HELENA — On a party-line vote with Republicans in favor, the state Senate Thursday advanced a bill that forbids businesses or the government from making vaccinations a condition of employment or receiving services.
“This is the camel’s nose under the tent, the foot in the door,” said Sen. Tom McGillvray, R-Billings, arguing for the bill. “This is the opportunity to not just have vaccine status on a passport, but your religious preference, your political identity, what you believe, what you think.”
The Senate endorsed House Bill 702 on a 31-19 vote, setting up a final vote in the coming days and then another vote in the House before the measure would be sent to Gov. Greg Gianforte for his signature.
Upon the vote, the Senate gallery packed with supporters of the bill erupted in applause, prompting the Senate’s chair, Sen. Carl Glimm of Kalispell, to bang his gavel several times and call for order. Glimm voted for the bill.
The bill says no person or government can refuse services, goods, educational opportunities, healthcare access or employment to anyone based on their vaccination status.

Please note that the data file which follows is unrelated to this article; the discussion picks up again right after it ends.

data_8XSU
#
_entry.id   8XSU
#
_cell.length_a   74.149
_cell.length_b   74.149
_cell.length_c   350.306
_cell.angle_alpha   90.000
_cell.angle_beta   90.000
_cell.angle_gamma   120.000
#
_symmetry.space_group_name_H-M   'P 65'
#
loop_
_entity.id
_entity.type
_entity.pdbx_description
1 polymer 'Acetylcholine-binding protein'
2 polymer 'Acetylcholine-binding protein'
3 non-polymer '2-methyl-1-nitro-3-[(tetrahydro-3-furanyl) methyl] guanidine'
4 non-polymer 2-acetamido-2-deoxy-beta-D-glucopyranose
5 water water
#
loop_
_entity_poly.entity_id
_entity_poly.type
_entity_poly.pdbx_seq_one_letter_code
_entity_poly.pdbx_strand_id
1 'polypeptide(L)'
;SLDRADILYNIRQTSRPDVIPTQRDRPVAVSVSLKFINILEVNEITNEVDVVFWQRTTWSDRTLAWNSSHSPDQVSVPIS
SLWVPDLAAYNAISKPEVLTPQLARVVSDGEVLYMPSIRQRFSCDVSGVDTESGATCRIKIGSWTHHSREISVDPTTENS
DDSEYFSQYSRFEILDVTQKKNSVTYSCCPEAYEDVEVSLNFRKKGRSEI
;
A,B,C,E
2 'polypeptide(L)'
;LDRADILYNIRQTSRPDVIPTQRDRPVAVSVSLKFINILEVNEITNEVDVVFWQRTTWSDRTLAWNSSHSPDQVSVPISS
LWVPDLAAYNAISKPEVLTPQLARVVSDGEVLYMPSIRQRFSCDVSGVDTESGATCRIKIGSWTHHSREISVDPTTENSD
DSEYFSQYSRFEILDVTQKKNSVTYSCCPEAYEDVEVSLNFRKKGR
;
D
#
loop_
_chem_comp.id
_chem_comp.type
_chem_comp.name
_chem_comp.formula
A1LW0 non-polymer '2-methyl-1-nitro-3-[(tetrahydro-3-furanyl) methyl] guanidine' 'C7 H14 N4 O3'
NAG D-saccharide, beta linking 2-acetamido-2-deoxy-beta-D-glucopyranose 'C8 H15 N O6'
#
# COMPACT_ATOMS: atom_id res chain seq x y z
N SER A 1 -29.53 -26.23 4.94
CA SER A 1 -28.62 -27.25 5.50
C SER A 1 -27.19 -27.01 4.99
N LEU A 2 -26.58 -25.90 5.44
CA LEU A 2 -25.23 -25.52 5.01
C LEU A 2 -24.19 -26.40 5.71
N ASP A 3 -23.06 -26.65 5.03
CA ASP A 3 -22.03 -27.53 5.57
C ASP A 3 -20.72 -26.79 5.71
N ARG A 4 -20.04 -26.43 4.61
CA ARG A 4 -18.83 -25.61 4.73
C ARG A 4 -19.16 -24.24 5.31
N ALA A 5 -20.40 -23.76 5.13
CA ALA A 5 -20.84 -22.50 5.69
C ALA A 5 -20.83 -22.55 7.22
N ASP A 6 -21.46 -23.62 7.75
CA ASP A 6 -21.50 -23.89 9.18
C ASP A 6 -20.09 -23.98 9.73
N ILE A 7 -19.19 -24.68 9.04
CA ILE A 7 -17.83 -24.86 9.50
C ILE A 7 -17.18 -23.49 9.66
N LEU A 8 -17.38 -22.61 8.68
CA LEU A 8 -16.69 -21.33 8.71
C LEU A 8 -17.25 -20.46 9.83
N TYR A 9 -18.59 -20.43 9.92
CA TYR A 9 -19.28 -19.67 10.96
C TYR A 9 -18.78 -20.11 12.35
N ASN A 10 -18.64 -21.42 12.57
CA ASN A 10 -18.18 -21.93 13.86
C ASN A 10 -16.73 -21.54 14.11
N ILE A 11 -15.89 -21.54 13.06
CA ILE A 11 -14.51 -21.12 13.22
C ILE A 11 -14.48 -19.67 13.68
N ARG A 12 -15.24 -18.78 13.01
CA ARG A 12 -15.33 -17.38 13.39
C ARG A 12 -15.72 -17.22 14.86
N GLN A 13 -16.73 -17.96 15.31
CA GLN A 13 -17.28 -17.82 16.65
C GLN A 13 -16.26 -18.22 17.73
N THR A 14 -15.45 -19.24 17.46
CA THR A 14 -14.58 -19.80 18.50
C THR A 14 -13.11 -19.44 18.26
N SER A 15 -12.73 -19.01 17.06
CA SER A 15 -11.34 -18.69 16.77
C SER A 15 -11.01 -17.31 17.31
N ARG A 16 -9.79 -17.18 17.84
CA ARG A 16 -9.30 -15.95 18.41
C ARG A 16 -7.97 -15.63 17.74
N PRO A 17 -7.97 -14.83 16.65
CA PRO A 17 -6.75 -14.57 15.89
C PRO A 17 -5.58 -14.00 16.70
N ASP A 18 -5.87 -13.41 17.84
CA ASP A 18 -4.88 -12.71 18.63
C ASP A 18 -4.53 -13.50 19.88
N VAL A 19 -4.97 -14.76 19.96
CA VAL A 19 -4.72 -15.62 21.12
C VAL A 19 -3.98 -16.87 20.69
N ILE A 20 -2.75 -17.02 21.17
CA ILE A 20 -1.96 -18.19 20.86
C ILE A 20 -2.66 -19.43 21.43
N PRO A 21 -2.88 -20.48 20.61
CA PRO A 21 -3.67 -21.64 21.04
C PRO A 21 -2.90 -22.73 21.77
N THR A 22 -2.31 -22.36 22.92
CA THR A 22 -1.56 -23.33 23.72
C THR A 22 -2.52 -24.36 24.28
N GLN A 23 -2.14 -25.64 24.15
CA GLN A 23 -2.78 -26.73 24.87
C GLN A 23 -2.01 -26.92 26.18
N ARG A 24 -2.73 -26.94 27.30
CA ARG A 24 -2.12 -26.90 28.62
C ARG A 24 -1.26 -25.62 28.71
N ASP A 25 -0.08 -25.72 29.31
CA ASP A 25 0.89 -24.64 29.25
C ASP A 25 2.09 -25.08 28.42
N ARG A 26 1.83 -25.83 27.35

It also says businesses cannot make vaccination status a condition of employment, or discriminate against employees in any way because they’ve refused to get a vaccine.
However, the Senate did attach an amendment that says schools and day-care centers can still impose vaccination requirements for students.
The bill comes on top of an executive order last week by Gianforte, prohibiting “vaccine passports” in Montana and prohibiting businesses from requiring customers to show they’ve been vaccinated before serving them.
But Gianforte’s order exempted hospitals, day-care centers, and long-term care facilities.
Opponents of HB702 said it may run afoul of federal regulations for nursing homes, assisted-living facilities or other institutions that house vulnerable people – as well as prevent them from doing what they need to do to keep their residents safe.
Sen. Jen Gross, D-Billings, said Covid-19 has killed 560,000 Americans and 3 million people worldwide.
“To protect each other and Montanans, and our most vulnerable citizens, (this bill) is not going to do anything to help us out, and I hope we vote it down,” she said.
Yet supporters said it’s an issue of personal freedom. Many people have medical or religious reasons to refuse vaccines, and shouldn’t be penalized for those beliefs, they said.
McGillvray said a hospital in north-central Montana is requiring employees to get vaccinated unless they can prove they have a medical or religious exemption – and, when they cite a religious exemption, they are asked to provide “documentation.”
“That’s not a religious exemption; it’s an inquisition,” he said. “This is what we used to do in the 1600s in the witch hunts. …
“Right now, in the gallery, we have nurses, hospice care workers and more that are being threatened that if they don’t get vaccinated in the next week, they will be fired.”
The Senate is expected to consider yet another vaccination bill as soon as Friday, imposing other prohibitions or requirements for the use of vaccine information.